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Do you believe the children are our future?

Whitney did.

I kind of feel like maybe she's right and we should teach them well and let them lead the way. Show them all the beauty they possess inside. Give them a sense of pride. To make it easier.




Parenting is hard. Being a young person- not just a child but anyone coming of age in this digital/ virtual world- is hard. It's a huge shift. We/you guys take in so much more news, "content" , other people's opinions and rants and outfits and "hauls" (do you know what that is? ugh) . Sure, it's interesting. Being a voyeur is interesting. But it's also overwhelming. You can react to the online onslaught but you likely won't really be heard. You can be ignored or hidden. And of course you will be, on social media, if you dissent.

Yeah, yeah but it's just social media, we Gen X'ers have been thinking. It's just this dumb recreational relaxing pastime like we had with magazines and TV shows.

No, you guys.

It's their whole world.

And it makes them feel like nothing they do matters.

I don't know how exactly but we need to get them away from it. Get more realistic about how young minds take it in. And get them more opportunities to socialize and learn in the real-time real world where they listen to and encounter resistance and also act upon each other. And learn to concentrate in quiet, working towards and accomplishing large goals by themselves. A sense of mastery (I am familiar with the feeling of things being hard, and I work through them and they get a little easier) will help them. Without this, they become helpless. So easily defeated.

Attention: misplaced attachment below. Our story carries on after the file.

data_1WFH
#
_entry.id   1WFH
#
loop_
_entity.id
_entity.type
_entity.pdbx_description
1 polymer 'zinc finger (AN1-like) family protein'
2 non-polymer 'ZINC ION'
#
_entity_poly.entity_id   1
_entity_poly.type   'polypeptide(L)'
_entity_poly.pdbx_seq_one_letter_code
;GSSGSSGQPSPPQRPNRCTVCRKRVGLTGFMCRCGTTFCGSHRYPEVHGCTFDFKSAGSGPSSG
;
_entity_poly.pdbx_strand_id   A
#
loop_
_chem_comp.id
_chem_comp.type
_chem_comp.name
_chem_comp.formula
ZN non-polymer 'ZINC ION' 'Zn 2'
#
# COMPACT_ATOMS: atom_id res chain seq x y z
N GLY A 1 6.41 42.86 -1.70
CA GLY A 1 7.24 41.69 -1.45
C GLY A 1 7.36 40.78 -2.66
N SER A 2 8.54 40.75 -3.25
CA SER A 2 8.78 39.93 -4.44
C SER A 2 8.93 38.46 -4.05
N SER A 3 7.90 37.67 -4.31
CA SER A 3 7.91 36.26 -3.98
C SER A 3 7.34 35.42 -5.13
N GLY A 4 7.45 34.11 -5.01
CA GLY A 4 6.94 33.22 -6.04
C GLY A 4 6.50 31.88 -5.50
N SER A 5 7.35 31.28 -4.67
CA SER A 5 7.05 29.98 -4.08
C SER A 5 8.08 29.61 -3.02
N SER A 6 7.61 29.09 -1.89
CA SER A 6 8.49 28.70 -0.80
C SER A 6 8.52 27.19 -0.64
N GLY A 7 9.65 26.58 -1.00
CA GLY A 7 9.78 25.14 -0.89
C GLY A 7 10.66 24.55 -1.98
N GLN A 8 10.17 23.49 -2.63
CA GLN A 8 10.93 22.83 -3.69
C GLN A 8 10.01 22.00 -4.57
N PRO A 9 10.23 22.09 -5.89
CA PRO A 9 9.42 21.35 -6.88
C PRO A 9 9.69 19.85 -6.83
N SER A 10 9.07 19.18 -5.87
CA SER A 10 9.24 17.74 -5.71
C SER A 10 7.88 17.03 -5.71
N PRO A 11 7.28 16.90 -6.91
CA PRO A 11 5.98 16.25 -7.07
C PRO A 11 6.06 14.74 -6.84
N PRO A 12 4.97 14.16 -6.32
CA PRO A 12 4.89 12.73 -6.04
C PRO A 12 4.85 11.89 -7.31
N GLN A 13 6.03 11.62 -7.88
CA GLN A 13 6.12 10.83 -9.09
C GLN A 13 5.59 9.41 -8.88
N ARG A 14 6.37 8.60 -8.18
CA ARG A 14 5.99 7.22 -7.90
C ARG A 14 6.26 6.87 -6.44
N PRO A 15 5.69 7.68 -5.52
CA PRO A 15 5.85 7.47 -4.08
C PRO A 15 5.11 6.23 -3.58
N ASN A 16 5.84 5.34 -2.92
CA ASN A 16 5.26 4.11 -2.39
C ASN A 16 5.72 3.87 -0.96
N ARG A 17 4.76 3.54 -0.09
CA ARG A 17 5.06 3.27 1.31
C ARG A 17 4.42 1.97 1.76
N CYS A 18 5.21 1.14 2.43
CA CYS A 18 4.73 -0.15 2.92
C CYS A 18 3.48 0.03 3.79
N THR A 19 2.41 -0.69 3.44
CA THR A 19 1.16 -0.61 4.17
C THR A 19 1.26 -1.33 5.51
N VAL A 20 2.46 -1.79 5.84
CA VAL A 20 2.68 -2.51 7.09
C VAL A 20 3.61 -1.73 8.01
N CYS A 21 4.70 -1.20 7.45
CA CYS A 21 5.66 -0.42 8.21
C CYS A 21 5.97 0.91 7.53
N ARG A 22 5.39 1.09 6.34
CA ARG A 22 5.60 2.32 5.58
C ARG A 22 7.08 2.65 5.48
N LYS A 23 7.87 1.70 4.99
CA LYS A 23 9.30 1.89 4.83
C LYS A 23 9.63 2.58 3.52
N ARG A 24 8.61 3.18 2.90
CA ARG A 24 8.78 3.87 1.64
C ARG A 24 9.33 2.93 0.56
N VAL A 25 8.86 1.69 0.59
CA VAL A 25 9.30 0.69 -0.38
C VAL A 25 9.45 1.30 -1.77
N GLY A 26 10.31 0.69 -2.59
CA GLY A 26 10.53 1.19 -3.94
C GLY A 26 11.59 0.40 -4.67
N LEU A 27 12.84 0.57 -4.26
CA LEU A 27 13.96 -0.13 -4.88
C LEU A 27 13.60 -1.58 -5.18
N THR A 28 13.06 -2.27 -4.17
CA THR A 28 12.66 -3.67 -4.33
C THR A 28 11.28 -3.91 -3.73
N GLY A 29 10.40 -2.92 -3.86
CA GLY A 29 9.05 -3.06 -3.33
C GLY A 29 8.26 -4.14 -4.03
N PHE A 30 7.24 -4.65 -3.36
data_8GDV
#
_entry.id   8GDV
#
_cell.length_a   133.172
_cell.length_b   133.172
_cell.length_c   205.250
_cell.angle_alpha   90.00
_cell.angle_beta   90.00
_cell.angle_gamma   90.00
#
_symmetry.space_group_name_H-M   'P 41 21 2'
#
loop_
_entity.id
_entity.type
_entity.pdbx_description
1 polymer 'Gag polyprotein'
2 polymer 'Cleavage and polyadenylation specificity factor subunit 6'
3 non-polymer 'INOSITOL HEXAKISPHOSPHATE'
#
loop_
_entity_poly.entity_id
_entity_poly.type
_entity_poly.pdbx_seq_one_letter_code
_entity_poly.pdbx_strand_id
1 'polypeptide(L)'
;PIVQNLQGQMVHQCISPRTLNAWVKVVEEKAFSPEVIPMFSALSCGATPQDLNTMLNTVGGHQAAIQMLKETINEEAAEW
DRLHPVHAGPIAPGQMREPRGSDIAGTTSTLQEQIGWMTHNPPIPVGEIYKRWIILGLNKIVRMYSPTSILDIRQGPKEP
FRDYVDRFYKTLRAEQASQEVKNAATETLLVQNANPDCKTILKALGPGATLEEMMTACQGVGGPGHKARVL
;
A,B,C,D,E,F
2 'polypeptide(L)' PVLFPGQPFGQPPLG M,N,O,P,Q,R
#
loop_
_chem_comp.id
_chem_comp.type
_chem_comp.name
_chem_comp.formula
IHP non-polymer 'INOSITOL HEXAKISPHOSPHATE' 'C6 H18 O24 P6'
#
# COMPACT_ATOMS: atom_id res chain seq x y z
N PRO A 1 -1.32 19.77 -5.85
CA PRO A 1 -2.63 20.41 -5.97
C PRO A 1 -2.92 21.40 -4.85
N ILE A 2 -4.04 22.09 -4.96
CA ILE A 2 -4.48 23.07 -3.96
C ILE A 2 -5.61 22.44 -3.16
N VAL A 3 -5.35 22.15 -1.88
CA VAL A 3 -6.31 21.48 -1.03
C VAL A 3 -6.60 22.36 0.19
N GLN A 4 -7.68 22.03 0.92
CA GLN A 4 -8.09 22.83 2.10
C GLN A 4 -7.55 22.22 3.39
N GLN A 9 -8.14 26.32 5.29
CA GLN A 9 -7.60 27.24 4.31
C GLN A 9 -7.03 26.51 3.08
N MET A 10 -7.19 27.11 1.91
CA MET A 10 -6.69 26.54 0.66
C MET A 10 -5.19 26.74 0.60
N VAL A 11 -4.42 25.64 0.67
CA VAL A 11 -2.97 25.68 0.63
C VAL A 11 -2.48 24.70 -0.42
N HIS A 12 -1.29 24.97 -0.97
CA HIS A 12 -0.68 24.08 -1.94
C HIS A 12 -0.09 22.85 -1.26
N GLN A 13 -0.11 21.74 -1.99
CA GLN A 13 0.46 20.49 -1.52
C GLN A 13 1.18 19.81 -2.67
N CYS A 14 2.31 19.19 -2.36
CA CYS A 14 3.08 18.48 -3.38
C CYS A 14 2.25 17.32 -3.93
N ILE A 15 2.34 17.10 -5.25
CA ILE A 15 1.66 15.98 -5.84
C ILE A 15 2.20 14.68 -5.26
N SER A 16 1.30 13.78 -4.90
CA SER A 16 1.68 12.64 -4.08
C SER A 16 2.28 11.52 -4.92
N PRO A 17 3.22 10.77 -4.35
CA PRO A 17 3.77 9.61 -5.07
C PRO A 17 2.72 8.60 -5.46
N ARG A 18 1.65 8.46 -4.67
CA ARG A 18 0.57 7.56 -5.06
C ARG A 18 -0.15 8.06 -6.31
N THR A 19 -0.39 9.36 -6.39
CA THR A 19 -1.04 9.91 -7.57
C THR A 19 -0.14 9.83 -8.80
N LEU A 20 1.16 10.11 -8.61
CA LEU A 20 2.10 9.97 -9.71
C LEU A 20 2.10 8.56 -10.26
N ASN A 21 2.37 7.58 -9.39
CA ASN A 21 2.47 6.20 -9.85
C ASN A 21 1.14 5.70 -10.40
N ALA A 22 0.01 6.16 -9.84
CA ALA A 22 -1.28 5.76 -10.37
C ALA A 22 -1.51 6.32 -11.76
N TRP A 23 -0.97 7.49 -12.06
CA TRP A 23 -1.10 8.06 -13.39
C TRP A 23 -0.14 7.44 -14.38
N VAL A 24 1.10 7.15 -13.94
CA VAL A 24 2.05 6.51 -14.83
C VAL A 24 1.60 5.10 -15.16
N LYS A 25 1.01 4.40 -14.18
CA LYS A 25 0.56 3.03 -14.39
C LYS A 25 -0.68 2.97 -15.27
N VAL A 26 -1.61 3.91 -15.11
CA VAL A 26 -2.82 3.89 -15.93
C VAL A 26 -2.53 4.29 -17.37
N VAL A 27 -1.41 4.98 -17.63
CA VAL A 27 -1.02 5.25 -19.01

I recently read Jonathan Haidt's very insightful and thorough End the Phone Based Childhood Now .

I'd love to hear your thoughts on it. I think you should give The Atlantic and other thoughtful publications a little money, but if you can't, there is a free 30-day trial you can get to read this and then cancel.

But I'll tell you the Cliffs Notes: constant access to social media perpetuates insecurities, already growing like weeds in unformed brains; it's horribly disempowering. It's a whole other style of interacting and it gets in the way of growth.

It makes relationships more disposable.

This generation, Haidt warns

"is largely cut off from older generations and, to some extent, from the accumulated wisdom of humankind, including knowledge about how to live a flourishing life. Adolescents spend less time steeped in their local or national culture. They are coming of age in a confusing, placeless, ahistorical maelstrom of 30-second stories curated by algorithms designed to mesmerize them. Without solid knowledge of the past and the filtering of good ideas from bad––a process that plays out over many generations––young people will be more prone to believe whatever terrible ideas become popular around them."

This isn't fair to them.

We don't leave toddlers with sewing scissors and matches and sippy cups of vodka and tell them to consume it with some perspective, right? And we shouldn't expect pre-adolescents to deftly handle this highly influential material either.

But like I tell clients who are working on habit change, we can't just NOT DO something. Kids are curious and energetic and expressive. We need to give them places to socialize and play together. Don't hover so much. Normalize spaces where phones (like cigarettes) aren't allowed. They won't know what to do at first, but if there's some music, a muddy stream or bikes or even some Manic Panic nearby, they'll probably figure it out. Together.

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